Harold Ray Watson

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Harold Ray Watson
BornApril 17, 1934 (1934-04-17) (age 86)[1]
Known forSloping Agricultural Land Technology, Ramon Magsaysay Award recipient

Harold Ray Watson (born April 17, 1934) is a retired missionary and pioneer in the field of agronomy. He is world recognized for developing a method of cultivating denuded mountain slopes, and for encouraging utilization of the method to help the poorest, small scale, tropical farmers, specifically in the Philippines. He was awarded the Ramon Magsaysay Award in 1985.[2]

Early life[edit]

Watson was born on a farm 14 miles (23 km) from Hattiesburg, Mississippi, the second child and only son of Joseph Watson and Dorothy Mae Cagle. His father farmed cotton, corn and watermelon on 150 acres (61 hectares) of sloping hillside land. His parents separated and his father worked at a government arsenal in Texas and later remarried, but his mother and the two children remained in Mississippi on the family farm.[3]

Watson studied at McLaurin Elementary School and Forrest County Agricultural High School, graduating in 1952. He then served in the United States Air Force from 1952 to 1956. Following his discharge, he married his wife, Joyce,[1] then attended Hinds Junior College in Raymond, Mississippi, for one year, before transferring to Mississippi State University to gain an undergraduate degree in agriculture. He received his Bachelor of Science degree in 1959, and Master of Science degree in 1960.[1]

Calling to Missionary work[edit]

The idea of becoming a missionary came to Watson whilst on active duty during the Korean war.[4]:120 After graduating university in 1960, he spent a year at the Southwestern Baptist Theological Seminary in Fort Worth, Texas, and a further year teaching vocational agriculture at North Forrest High School in Eatonville, Mississippi, before applying for missionary work. He received an appointment as agricultural evangelist to the Philippines in May 1964.[1]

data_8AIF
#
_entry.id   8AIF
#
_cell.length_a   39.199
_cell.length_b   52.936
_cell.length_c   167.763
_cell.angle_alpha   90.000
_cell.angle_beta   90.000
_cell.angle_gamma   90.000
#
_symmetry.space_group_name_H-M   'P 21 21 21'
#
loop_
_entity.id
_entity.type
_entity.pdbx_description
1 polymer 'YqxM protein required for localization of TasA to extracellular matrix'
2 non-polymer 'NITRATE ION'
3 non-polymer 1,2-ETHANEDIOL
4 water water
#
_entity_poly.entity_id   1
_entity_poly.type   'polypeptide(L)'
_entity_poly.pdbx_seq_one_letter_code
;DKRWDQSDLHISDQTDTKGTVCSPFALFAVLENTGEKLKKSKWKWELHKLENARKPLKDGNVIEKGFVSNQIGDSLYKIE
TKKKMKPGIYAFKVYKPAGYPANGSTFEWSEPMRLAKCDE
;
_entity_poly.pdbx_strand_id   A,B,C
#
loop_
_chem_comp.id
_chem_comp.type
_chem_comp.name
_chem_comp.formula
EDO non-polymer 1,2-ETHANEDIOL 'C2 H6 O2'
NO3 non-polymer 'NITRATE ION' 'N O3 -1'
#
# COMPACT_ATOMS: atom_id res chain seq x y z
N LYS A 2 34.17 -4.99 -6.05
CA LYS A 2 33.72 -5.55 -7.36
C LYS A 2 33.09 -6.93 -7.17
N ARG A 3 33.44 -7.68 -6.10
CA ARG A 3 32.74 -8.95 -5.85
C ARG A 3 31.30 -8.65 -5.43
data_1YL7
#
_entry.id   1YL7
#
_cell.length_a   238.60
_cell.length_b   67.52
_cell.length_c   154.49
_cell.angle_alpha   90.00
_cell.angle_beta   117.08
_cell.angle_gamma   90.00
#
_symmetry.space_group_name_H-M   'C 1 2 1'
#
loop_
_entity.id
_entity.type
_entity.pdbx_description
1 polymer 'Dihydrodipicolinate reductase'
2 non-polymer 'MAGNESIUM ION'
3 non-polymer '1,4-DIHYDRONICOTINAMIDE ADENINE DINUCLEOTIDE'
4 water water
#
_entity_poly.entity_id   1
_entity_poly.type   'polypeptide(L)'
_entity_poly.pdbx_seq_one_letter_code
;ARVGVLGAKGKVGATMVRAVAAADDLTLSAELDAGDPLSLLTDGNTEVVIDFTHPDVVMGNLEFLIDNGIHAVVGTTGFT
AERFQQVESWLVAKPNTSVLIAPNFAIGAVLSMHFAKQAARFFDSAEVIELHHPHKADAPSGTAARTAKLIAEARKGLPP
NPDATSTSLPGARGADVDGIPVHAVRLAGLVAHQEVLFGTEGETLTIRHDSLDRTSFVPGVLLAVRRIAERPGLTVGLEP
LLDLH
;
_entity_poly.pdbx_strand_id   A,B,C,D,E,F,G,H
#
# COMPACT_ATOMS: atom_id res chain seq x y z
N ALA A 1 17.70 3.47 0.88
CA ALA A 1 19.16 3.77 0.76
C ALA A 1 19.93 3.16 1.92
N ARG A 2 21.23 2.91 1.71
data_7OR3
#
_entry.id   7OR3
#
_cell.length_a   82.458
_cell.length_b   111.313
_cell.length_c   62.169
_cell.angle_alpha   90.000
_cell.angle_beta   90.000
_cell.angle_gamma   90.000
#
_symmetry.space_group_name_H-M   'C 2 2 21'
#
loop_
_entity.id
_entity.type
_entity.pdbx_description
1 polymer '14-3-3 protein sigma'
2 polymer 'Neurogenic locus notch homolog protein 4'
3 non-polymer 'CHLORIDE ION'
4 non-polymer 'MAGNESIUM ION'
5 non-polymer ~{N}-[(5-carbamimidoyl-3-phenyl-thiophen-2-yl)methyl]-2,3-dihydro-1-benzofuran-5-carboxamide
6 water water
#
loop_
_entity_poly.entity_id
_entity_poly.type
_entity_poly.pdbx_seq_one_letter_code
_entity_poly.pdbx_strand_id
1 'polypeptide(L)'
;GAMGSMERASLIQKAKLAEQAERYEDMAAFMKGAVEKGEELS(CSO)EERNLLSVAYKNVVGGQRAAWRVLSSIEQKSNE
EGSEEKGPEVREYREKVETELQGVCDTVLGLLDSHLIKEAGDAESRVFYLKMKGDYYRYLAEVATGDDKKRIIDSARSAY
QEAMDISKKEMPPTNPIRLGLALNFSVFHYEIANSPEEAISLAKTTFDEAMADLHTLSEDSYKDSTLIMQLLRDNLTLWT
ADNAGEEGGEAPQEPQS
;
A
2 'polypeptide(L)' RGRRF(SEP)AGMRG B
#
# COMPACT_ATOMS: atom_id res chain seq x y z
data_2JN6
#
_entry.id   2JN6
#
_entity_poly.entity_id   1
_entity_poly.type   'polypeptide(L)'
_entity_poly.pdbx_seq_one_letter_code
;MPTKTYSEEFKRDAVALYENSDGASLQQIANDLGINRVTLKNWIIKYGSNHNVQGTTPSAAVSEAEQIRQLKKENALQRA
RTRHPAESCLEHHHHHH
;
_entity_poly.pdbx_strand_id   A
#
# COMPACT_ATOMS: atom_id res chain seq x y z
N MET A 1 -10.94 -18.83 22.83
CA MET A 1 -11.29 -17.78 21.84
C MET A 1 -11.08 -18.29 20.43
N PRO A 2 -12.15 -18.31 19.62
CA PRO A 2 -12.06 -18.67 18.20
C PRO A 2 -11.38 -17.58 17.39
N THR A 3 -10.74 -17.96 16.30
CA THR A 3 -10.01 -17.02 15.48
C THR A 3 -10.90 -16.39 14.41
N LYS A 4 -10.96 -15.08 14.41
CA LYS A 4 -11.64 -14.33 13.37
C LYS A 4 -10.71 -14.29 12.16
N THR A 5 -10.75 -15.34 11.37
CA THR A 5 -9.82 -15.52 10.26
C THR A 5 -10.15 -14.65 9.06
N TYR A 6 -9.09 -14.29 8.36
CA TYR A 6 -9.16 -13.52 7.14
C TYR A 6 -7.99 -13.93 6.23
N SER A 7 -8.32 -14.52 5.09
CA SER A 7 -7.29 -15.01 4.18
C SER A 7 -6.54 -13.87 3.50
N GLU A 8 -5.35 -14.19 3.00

From 1965 to 1970, Watson served at Southern Baptist College in M'Lang, Cotabato, on the island of Mindanao, as an agricultural consultant, and also worked with rural farmers and churches in the area. In 1971, Watson opened the Mindanao Baptist Rural Life Center, a training center for farmers, which integrates agricultural development with Bible teaching. He served as director for the center until his retirement in 1997.[1]

Watson returned to the United States in November 1997, for final furlough until officially retiring on January 31, 1999. He presently resides in Terry, Mississippi.[1]


Observing that the steep slopes of the region made traditional farming impossible, Watson established a 50 acres (20 hectares) site, on abandoned mountain farmland, to develop a system that would allow the Filipinos to better feed themselves. Over many years he was able to develop a method, called Sloping Agricultural Land Technology (SALT), that enabled farmers to produce food on badly eroded hillsides.[4]:120–121

SALT has been adopted by a variety of countries [notes 1] and relief organisation to battle hunger.[4]:121 In 1998, he established the Asian Rural Life Development Foundation for the purpose of extending awareness of farming technologies, suitable for poor upland farmers, to other countries in Asia.[1]



Soil erosion is an enemy to any nation - far worse than any outside enemy coming into a country and conquering it, because it is an enemy you cannot see vividly. It's a slow creeping enemy that soon possesses the land.[5]


  • Watson, H. R. (1960). A Study of Agricultural Education in Foreign Lands Sponsored by Various Religious Mission Boards. M.S. Mississippi State University, Department of Agricultural Education.[6]


  1. ^ Including Indonesia, Sri Lanka, Burma and many other Asian countries.


  1. ^ a b c d e f g h i Mississippi Legislature (1999) Senate Concurrent Resolution 603 Mississippi Legislature. Retrieved March 15, 2015
  2. ^ Ramon Magsaysay Award Foundation. "Ramon Magsaysay Award Foundation - Awardee Profile". Rmaf.org.ph. Retrieved 2014-04-22.
  3. ^ "Biography". designbluemanila.com. Retrieved March 15, 2015.
  4. ^ a b c Blackaby, H.T. & Blackaby, N.C. (2006) Called and Accountable: Discovering Your Place in God's Eternal Purpose New Hope Publishers. ISBN 159669047X Retrieved March 15, 2015
  5. ^ "Where have all our forests gone?". sunstar.com.ph. September 2013. Retrieved March 15, 2015.
  6. ^ World Cat Entry. worldcat.org. OCLC 22485240.

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